Internal reproductive organs The organs associated with reproduction some of us have such as the ovaries, fallopian tubes, a uterus, a cervix and a vagina.
Intersectionality A framework for understanding how different systems of oppression and discrimination intersect and impact individuals or groups.
Meta (metoidioplasty) A gender affirming, masculinizing, lower surgery to create a penis and scrotum
Non-disclosure Not sharing information
PEP Medications that can prevent acquiring HIV if started within 72 hours after coming into contact with HIV.
Phallo (phalloplasty) A gender-affirming, masculinizing, lower surgery to create a penis, scrotum, and sometimes testicles
Post up penis The penis a person has gotten from surgeries/procedures.
PrEP Medications that can prevent acquiring HIV when taken regularly.
Pronouns Words used to refer to someone without using their name. Common pronouns used in English include include he/him, they/them, and she/her.
Prosecute Start a legal process. In More Than Sex, prosecute is used in the context of HIV non-disclosure
Prosthetic cock An item designed to resemble a flesh cock/penis that can be worn on a person’s body
Reportable A public health process of letting our sexual partners know that someone they had sex with had a positive STI test result. We will be asked to provide information about our sexual partners in this process, and often we are given the option of notifying our partners ourselves.
Rimming Stimulating someone’s anus with our mouth and tongue.
Soft packer Term some people use to describe padding or a non-flesh penis worn in the underwear or lower garment. Some packers are ‘pack and play’ and can be converted into a harder prosthetic penis.
Semen The fluid that contains sperm, and is created in the testes/external gonads.
Sperm Sperm are microscopic human reproductive cells (spermatazoa) that are produced in the testes/external gonads and care carried in semen.
Stigma A social power that excludes people who don’t fit in or are seen as “not normal”. Stigma has major effects on wellbeing.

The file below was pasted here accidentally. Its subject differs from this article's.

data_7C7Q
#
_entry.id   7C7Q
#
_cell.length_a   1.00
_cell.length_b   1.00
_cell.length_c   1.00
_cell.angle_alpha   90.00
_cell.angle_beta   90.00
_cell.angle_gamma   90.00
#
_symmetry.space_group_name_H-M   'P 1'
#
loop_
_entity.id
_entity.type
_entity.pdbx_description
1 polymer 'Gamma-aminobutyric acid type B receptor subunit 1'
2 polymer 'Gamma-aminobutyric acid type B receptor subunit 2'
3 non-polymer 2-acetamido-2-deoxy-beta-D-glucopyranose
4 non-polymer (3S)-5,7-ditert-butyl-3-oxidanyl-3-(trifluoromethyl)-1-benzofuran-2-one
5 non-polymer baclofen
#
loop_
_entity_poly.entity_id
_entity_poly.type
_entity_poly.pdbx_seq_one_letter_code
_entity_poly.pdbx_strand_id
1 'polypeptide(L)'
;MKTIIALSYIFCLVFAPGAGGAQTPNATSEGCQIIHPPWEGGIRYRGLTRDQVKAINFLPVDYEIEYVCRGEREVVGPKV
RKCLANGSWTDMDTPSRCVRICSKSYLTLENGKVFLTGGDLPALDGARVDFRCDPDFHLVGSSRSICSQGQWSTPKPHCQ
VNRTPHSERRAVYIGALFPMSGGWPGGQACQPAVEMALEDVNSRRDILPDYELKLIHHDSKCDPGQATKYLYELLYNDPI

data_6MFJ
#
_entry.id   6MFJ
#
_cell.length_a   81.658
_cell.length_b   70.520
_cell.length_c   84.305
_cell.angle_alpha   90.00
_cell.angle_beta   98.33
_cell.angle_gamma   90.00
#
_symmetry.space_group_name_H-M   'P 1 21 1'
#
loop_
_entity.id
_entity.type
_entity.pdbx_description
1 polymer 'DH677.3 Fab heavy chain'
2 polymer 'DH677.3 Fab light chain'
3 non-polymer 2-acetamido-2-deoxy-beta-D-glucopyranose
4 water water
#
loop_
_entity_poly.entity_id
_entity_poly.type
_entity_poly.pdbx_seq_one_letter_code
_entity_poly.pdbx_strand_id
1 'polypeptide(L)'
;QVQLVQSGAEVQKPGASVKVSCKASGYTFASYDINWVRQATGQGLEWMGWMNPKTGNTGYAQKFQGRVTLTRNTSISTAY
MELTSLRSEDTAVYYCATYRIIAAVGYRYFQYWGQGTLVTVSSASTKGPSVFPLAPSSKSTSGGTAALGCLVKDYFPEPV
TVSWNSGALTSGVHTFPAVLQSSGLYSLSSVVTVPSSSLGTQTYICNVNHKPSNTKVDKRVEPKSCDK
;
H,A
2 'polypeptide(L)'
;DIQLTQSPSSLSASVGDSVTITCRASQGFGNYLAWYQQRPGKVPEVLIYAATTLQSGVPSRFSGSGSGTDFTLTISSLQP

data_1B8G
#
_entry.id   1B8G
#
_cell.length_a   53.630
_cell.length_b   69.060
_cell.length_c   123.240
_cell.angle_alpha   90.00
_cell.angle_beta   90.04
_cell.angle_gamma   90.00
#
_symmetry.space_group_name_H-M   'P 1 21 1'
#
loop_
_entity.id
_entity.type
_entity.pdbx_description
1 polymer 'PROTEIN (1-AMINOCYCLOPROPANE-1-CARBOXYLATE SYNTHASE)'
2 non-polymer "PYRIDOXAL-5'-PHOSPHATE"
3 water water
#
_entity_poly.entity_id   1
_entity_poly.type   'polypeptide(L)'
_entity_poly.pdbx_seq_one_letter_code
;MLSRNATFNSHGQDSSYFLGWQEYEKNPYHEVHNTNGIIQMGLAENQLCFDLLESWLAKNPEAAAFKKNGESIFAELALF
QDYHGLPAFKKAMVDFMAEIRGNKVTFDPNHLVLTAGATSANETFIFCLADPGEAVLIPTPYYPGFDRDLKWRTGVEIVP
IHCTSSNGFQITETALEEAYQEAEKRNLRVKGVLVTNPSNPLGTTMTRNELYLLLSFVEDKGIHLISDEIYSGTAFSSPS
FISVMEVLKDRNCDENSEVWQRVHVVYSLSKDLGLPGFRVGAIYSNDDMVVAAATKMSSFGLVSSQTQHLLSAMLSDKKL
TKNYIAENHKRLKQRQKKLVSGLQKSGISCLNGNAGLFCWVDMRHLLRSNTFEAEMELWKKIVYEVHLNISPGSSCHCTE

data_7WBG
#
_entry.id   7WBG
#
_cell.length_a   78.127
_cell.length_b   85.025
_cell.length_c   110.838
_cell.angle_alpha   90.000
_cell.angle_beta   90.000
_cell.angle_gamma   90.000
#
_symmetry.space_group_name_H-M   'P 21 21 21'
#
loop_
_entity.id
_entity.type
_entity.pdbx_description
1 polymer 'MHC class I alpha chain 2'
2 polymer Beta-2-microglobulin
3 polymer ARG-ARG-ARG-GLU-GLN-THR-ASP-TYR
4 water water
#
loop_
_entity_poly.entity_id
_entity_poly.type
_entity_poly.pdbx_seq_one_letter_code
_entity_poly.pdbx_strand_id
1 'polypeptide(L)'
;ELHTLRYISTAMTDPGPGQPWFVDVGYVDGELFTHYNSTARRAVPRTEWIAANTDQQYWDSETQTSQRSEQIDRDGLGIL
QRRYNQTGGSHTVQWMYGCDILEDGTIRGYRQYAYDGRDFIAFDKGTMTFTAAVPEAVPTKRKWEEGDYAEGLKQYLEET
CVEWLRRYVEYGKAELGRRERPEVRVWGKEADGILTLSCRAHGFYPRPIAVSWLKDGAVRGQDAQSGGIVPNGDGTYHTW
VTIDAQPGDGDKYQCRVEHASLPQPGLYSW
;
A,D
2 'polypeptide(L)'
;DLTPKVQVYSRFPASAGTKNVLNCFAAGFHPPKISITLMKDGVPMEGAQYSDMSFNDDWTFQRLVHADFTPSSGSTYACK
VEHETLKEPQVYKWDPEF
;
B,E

Strap-on A penis or penis-like item that can be strapped on to a person’s body, such as a silicone cock, soft packer, or dildo.
Suppressed viral load When someone living with HIV has a viral load under 200 copies per ml. Studies have shown that when a viral load is suppressed, HIV cannot be transmitted during sex.
Symptoms Features of an infection or disease that we can feel or experience, such as pain while urinating.
Transmitted Passed from one person to another
U=U (Undetectable = Untransmitable) When someone living with HIV has a viral load so low that HIV cannot be transmitted to another person and that tests cannot detect the HIV.
Undetectable When the someone living with HIV has a viral load 40 or less so isn’t detected by some HIV tests, and cannot be transmitted.
Urethra The tube in the genitals where urine and (for some) semen exits the body.
Viral load The amount of a virus in our bodies, most often measured in the blood. In More Than Sex, when we talk about viral load we mean the amount of HIV in the blood of someone living with HIV.
Viral suppression When the someone living with HIV has a viral load of 200 or less, which studies show that the HIV cannot be transmitted during sex.
Virtual sex Sexual activities done over a technology platform like the phone or internet, and includes sexting, phone sex, and online role play.
Vulvodynia A chronic pain syndrome that has no known cause. The pain usually occurs in the vulva, but can also be in the opening to the front hole/vagina.
Window period The length of time required between when someone acquires HIV and when it can be detected by an HIV test